Teenagers and sex
Diana Warren, Neha Swami
Growing Up in Australia: The Longitudinal Study of Australian Children
This report provides a snapshot of insights into the sexual experiences and behaviours of teenagers aged 14–17 years. It covers sexual attraction and relationships, sexual intercourse, contraception choices, pornography viewing, and unwanted sexual behaviours.
By 16–17, around two thirds of teenagers had had a romantic relationship and around one third had had sexual intercourse.
Around one in five 16–17 year-olds who were sexually active said that they had done nothing to prevent sexually transmitted infections, and around one in 12 said that they had done nothing to prevent pregnancy the last time they had sex.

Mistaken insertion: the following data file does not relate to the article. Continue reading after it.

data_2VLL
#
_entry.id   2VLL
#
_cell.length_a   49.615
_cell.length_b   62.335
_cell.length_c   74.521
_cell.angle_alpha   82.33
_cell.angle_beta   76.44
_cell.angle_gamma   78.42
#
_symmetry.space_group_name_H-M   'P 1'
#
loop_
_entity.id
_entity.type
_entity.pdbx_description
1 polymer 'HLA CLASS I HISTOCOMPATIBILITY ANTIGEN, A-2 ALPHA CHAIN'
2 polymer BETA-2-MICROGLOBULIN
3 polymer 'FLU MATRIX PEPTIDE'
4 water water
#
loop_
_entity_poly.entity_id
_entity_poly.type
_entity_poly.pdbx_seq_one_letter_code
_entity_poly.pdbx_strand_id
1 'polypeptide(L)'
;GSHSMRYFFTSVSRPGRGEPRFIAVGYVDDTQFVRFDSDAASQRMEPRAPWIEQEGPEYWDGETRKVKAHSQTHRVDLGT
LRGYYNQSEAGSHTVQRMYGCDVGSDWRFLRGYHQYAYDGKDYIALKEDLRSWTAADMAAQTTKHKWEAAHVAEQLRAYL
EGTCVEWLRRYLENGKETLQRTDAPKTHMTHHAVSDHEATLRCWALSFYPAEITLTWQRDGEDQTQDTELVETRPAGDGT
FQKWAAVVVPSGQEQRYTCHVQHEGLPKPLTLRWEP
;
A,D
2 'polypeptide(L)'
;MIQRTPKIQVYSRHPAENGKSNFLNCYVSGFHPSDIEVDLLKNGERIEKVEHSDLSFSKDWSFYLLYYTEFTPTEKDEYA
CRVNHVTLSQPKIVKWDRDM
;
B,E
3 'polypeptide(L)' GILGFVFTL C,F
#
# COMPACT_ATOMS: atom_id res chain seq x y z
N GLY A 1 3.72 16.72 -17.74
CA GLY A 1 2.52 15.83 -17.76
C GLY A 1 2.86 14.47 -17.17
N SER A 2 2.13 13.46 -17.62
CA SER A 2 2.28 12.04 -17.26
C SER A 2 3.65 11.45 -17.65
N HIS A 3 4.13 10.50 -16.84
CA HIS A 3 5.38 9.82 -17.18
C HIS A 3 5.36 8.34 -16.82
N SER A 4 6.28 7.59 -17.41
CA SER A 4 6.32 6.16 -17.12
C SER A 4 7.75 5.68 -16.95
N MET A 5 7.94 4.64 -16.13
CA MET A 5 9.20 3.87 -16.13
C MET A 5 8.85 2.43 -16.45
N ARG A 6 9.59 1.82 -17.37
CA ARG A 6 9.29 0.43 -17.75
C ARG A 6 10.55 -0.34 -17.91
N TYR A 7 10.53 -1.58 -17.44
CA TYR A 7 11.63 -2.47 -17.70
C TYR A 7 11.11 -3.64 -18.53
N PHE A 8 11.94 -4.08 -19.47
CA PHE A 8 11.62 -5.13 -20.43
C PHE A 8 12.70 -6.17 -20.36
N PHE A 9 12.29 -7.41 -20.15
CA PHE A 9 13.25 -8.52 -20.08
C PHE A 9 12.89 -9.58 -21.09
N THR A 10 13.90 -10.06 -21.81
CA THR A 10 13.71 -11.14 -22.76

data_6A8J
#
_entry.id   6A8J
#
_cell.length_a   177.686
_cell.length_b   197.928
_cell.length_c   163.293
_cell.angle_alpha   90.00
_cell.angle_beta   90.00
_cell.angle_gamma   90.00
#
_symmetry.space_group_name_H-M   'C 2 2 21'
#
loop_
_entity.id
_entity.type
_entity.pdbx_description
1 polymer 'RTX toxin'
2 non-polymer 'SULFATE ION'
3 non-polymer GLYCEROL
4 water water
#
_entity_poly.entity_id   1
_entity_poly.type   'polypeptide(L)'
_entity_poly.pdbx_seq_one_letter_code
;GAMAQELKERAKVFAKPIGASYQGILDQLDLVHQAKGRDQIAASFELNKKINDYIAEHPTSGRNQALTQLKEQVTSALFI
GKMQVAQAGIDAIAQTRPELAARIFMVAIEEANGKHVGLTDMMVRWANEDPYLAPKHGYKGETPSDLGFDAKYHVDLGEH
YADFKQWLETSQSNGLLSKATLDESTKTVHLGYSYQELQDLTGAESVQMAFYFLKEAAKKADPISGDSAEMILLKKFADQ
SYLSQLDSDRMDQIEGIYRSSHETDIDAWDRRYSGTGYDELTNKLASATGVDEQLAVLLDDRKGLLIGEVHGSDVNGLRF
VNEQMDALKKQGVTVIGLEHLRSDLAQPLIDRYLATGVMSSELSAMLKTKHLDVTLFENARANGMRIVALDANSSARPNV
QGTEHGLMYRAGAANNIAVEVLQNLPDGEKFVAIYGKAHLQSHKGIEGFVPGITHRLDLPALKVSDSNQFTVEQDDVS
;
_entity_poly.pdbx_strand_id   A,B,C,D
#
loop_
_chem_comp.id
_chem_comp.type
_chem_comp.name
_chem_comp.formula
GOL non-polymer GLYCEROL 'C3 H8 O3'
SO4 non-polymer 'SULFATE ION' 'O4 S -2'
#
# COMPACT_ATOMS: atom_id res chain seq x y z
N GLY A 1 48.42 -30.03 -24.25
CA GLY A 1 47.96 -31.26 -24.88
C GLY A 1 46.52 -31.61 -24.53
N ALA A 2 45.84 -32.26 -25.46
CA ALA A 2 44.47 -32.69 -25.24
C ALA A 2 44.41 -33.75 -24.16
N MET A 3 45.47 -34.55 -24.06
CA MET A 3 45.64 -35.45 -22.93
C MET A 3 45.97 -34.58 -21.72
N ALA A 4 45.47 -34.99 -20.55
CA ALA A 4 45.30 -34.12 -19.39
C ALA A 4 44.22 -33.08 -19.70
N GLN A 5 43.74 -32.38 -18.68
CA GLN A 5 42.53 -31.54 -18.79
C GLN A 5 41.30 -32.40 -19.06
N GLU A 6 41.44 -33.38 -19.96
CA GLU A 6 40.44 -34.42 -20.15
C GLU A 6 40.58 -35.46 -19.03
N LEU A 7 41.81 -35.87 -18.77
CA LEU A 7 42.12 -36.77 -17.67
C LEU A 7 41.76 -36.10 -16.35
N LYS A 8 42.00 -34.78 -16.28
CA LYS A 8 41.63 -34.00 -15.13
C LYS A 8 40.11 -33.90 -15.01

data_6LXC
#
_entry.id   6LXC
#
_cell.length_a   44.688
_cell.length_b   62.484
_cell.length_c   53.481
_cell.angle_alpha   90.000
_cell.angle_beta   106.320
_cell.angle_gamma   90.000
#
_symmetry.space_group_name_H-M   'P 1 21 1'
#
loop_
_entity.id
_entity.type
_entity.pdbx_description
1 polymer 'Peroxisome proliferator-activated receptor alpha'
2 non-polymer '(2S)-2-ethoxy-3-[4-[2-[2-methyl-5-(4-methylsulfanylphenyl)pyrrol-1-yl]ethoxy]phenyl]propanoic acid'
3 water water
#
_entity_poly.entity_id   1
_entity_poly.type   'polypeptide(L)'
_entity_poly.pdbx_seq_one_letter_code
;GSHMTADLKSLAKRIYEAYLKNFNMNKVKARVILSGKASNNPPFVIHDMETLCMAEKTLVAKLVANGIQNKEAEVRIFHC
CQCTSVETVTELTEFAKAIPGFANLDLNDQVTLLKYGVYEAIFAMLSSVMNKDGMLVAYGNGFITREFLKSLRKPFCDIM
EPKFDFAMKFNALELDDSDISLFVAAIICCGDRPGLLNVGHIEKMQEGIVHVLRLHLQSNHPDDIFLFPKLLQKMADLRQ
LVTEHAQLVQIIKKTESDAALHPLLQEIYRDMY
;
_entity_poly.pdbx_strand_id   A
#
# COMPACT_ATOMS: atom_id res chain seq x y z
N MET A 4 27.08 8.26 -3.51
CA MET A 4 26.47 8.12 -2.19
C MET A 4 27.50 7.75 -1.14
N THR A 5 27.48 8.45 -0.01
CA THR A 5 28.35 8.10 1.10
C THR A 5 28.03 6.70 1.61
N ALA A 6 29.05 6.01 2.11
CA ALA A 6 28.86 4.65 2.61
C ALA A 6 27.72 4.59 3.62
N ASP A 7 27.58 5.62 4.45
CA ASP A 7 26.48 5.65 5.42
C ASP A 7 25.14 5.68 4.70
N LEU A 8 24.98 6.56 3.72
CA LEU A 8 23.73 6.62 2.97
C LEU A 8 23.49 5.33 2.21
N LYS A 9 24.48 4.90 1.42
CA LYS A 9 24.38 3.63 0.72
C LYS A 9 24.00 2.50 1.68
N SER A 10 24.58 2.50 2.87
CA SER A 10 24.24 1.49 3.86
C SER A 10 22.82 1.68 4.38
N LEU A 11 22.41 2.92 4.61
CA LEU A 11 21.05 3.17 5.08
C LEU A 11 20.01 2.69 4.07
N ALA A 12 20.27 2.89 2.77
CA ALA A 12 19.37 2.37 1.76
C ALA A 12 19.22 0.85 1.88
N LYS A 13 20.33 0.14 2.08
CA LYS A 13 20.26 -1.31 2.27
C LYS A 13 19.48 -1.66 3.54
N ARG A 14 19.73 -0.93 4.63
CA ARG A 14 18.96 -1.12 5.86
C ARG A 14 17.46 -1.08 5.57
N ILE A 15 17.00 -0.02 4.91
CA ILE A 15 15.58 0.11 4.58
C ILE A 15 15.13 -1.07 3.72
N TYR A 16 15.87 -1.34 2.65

Condoms were the most common method (around 75% of the time) to prevent pregnancy and sexually transmitted infections.
Boys were much more likely than girls to have intentionally viewed pornography.
Almost half of girls and one third of boys aged 16–17 years said that they had experienced some form of unwanted sexual behaviour towards them in the past 12 months.
One in eight boys and around one in 12 girls reported that they had engaged in unwanted sexual behaviour towards someone else in the past 12 months.
This chapter provides a snapshot of self-reported resilience among Australian 16–17 year olds.
Adolescents’ relationships with their peers
Examines the peer relationships of Australian Children around mid-adolescence and the influence of these friendships on…
This chapter describes the past help-seeking behaviours and future help-seeking intentions of adolescents, focusing on…